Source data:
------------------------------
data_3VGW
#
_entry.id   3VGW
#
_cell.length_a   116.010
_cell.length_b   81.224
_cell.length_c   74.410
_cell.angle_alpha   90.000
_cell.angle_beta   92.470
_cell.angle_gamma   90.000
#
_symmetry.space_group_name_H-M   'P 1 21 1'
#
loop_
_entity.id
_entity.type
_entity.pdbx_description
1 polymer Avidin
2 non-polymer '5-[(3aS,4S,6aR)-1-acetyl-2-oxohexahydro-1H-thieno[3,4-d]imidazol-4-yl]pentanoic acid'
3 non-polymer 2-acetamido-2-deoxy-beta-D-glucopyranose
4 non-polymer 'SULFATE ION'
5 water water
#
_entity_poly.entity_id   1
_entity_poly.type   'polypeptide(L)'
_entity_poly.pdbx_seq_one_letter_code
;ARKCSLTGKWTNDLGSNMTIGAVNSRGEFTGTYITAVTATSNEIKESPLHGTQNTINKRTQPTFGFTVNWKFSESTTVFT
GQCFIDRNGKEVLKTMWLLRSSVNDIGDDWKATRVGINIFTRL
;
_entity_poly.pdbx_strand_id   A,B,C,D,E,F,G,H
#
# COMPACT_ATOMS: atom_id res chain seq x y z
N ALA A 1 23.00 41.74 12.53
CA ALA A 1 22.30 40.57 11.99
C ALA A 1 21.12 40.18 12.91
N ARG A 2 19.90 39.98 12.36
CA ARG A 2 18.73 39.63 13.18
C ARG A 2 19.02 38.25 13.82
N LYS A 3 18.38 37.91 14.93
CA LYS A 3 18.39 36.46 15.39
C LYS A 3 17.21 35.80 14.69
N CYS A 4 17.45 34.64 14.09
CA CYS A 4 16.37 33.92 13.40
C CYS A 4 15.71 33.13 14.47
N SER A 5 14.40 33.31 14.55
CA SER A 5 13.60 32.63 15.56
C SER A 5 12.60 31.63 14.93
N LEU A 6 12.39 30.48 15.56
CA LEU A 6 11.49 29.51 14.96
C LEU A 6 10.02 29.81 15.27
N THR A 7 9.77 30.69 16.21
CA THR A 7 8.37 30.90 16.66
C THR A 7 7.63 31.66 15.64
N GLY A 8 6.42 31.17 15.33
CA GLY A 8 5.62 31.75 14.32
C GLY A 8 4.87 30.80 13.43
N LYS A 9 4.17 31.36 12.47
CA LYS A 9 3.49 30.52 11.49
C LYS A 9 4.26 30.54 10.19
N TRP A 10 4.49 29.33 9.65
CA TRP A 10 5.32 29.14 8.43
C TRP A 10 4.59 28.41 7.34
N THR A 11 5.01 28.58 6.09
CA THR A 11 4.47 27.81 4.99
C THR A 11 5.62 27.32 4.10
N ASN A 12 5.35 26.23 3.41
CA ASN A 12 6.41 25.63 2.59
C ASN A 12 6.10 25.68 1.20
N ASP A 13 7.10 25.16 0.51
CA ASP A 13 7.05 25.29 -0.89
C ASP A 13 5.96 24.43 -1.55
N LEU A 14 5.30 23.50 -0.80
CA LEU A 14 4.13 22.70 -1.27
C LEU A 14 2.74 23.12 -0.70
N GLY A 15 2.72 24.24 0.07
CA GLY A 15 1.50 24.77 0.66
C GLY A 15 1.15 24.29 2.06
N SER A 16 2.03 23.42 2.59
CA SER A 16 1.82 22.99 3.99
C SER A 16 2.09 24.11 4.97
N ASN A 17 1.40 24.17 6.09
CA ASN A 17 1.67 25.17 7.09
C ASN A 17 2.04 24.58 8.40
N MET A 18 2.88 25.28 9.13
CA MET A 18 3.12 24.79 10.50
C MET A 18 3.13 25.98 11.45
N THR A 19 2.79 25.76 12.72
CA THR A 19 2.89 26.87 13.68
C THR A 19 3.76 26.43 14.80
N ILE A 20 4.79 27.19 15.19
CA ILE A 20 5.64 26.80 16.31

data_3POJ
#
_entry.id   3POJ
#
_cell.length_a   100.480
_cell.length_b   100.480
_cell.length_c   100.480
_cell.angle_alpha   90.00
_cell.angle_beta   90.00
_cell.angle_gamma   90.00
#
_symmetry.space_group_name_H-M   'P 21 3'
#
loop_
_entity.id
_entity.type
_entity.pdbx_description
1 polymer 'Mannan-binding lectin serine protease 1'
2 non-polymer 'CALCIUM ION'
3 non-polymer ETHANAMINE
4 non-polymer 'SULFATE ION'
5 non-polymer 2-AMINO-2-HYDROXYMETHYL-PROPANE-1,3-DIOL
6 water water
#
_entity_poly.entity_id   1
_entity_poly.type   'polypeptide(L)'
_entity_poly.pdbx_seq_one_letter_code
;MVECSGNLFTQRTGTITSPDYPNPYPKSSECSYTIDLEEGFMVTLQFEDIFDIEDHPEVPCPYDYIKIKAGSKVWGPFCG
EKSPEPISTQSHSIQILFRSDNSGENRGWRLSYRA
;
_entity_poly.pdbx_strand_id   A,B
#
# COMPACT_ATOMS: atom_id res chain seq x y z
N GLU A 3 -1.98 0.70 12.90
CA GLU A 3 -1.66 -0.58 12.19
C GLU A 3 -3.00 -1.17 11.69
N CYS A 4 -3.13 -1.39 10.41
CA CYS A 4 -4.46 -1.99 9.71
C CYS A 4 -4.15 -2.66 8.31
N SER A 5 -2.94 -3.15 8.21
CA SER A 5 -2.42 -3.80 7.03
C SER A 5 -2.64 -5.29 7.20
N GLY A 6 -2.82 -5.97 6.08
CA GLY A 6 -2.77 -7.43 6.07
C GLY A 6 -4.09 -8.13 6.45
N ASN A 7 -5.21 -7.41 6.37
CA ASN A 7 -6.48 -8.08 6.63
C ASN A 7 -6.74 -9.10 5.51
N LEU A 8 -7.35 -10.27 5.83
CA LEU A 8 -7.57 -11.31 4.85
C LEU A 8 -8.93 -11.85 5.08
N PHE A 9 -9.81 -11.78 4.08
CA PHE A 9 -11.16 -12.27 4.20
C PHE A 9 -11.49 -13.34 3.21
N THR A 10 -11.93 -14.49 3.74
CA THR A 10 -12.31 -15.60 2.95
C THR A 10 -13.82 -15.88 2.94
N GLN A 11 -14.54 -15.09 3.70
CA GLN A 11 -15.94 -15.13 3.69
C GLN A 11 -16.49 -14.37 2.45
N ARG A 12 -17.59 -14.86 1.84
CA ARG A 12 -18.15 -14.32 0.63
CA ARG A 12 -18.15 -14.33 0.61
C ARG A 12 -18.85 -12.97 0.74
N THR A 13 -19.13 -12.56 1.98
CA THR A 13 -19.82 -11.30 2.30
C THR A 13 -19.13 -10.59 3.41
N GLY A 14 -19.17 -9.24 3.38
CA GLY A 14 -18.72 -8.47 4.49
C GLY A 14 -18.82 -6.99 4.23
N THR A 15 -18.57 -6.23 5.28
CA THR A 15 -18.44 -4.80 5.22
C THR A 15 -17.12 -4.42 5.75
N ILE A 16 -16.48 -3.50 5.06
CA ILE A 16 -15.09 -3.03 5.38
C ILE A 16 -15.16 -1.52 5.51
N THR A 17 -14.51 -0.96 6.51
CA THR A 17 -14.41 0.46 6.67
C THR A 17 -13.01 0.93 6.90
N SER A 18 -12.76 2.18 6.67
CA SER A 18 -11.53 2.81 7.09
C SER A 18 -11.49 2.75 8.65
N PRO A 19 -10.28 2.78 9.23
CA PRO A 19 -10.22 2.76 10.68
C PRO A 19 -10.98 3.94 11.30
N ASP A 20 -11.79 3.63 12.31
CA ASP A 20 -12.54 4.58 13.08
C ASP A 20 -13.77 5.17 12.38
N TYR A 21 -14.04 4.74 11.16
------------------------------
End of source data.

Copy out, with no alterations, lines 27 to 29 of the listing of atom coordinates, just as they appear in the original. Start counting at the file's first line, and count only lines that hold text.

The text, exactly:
;ARKCSLTGKWTNDLGSNMTIGAVNSRGEFTGTYITAVTATSNEIKESPLHGTQNTINKRTQPTFGFTVNWKFSESTTVFT
GQCFIDRNGKEVLKTMWLLRSSVNDIGDDWKATRVGINIFTRL
;